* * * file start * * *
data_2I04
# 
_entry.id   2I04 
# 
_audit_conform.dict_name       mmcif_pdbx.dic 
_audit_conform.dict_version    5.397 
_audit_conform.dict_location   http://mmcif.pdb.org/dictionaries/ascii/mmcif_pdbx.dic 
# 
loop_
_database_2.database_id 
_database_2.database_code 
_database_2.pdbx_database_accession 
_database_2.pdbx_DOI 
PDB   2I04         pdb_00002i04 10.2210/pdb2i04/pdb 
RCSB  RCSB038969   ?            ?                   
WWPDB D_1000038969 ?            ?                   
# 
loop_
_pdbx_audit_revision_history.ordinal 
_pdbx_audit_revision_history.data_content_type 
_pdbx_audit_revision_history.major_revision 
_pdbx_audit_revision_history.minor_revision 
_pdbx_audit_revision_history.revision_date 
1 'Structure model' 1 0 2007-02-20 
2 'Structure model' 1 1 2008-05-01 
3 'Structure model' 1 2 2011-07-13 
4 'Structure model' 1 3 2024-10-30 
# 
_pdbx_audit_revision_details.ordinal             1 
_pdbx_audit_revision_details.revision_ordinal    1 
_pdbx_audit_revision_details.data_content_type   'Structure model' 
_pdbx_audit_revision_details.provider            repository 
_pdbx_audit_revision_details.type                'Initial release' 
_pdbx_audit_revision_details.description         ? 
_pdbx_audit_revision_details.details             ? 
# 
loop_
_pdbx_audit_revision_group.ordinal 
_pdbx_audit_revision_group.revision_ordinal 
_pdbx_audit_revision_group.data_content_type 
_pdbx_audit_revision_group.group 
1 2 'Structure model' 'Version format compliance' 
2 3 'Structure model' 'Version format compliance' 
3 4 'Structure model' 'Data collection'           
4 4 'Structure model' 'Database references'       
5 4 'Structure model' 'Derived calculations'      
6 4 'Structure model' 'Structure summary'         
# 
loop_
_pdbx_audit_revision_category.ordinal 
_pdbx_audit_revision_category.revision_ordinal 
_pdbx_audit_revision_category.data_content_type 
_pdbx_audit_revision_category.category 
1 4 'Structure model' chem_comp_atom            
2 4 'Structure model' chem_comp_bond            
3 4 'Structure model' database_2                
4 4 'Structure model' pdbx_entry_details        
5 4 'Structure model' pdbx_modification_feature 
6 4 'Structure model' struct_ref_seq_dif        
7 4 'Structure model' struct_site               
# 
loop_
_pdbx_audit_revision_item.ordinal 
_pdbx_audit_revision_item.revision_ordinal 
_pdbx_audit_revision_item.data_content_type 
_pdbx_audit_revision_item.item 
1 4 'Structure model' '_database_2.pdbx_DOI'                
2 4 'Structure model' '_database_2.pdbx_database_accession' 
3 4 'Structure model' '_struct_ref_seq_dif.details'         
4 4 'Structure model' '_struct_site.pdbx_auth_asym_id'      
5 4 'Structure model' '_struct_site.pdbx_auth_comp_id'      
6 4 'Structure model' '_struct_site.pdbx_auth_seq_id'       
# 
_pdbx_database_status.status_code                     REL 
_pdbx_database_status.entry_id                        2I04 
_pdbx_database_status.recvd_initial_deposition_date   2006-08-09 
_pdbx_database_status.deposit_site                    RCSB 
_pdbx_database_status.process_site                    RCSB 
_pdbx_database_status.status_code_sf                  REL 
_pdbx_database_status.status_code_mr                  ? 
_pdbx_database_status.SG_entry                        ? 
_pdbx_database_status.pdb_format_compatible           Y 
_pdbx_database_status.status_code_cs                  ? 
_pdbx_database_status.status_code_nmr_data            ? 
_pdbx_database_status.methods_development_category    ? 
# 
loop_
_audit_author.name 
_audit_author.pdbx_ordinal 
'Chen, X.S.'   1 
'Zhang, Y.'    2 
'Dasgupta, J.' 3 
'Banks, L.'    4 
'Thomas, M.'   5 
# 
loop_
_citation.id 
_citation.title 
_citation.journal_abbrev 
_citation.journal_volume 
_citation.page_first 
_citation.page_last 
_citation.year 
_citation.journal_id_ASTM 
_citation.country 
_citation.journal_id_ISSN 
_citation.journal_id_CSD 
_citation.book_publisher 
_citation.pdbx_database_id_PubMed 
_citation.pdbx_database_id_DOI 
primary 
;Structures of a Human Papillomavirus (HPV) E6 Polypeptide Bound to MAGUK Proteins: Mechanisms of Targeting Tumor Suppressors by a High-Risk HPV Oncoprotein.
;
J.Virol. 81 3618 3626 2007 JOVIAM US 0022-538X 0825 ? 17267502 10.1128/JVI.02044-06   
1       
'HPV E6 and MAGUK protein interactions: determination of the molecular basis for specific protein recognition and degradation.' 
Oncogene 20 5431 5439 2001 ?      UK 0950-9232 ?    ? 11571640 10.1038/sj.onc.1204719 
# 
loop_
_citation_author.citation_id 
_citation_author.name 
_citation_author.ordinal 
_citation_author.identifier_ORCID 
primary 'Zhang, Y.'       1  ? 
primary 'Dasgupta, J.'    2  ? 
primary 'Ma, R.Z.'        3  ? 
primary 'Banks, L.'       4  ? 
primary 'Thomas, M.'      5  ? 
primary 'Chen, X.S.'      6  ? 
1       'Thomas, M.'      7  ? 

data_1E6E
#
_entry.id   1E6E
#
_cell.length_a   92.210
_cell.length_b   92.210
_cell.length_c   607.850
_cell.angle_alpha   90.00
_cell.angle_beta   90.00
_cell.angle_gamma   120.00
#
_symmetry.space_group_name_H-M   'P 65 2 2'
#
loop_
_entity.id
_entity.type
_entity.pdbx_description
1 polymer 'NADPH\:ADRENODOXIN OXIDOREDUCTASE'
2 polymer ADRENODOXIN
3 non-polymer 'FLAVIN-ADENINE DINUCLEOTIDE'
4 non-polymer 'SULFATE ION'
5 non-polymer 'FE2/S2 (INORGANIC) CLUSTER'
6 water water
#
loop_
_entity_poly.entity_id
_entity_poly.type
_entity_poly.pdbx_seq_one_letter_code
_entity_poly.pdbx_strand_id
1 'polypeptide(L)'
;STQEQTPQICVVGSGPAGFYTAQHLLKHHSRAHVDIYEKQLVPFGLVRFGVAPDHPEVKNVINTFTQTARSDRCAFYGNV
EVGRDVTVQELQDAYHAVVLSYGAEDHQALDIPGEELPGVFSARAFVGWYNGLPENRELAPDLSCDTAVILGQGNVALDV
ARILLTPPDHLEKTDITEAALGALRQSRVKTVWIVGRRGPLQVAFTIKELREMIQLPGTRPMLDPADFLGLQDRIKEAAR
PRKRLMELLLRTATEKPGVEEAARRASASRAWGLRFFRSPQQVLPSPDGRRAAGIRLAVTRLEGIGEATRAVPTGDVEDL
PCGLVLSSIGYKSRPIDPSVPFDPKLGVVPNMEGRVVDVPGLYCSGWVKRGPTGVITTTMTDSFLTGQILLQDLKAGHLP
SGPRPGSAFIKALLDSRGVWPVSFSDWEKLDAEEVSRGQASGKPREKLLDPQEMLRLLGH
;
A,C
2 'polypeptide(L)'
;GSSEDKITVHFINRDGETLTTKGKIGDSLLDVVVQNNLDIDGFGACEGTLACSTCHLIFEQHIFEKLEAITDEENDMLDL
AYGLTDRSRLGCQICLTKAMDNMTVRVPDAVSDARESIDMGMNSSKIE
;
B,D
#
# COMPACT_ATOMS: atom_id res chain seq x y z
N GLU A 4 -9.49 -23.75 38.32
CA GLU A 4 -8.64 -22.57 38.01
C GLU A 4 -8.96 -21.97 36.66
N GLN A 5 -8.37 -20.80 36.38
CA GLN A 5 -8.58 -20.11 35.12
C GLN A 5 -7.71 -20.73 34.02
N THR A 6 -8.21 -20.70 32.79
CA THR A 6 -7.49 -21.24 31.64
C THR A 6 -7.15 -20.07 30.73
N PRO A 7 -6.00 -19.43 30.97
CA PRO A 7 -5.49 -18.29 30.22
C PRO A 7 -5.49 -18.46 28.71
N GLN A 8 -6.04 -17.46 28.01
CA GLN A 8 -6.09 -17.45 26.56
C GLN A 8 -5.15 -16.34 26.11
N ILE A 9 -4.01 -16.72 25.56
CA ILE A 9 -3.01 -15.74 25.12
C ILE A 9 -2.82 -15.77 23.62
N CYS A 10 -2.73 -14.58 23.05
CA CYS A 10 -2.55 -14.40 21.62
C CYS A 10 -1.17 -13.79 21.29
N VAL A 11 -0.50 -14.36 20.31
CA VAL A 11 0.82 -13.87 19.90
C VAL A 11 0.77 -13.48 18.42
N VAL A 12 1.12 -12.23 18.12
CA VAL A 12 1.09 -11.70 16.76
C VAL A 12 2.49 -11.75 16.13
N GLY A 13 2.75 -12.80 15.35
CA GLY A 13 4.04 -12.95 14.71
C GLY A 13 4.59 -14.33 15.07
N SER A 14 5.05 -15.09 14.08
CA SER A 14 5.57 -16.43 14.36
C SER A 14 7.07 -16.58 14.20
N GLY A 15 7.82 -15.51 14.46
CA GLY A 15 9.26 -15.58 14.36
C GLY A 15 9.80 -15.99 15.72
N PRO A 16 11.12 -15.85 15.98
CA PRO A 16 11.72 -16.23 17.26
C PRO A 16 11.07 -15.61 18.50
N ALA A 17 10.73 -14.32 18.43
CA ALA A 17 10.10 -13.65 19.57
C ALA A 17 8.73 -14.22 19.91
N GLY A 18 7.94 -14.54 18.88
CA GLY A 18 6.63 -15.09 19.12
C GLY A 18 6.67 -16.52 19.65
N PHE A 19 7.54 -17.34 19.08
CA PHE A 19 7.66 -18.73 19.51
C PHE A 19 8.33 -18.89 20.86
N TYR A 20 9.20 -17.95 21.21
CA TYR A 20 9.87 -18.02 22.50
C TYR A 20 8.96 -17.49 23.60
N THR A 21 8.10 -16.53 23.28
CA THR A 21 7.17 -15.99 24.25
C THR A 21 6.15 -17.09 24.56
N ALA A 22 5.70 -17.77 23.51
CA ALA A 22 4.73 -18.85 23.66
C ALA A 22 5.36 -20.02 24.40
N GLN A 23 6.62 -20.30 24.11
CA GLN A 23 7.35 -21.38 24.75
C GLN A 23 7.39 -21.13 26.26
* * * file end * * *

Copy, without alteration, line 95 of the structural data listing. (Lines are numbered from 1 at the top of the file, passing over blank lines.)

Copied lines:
# 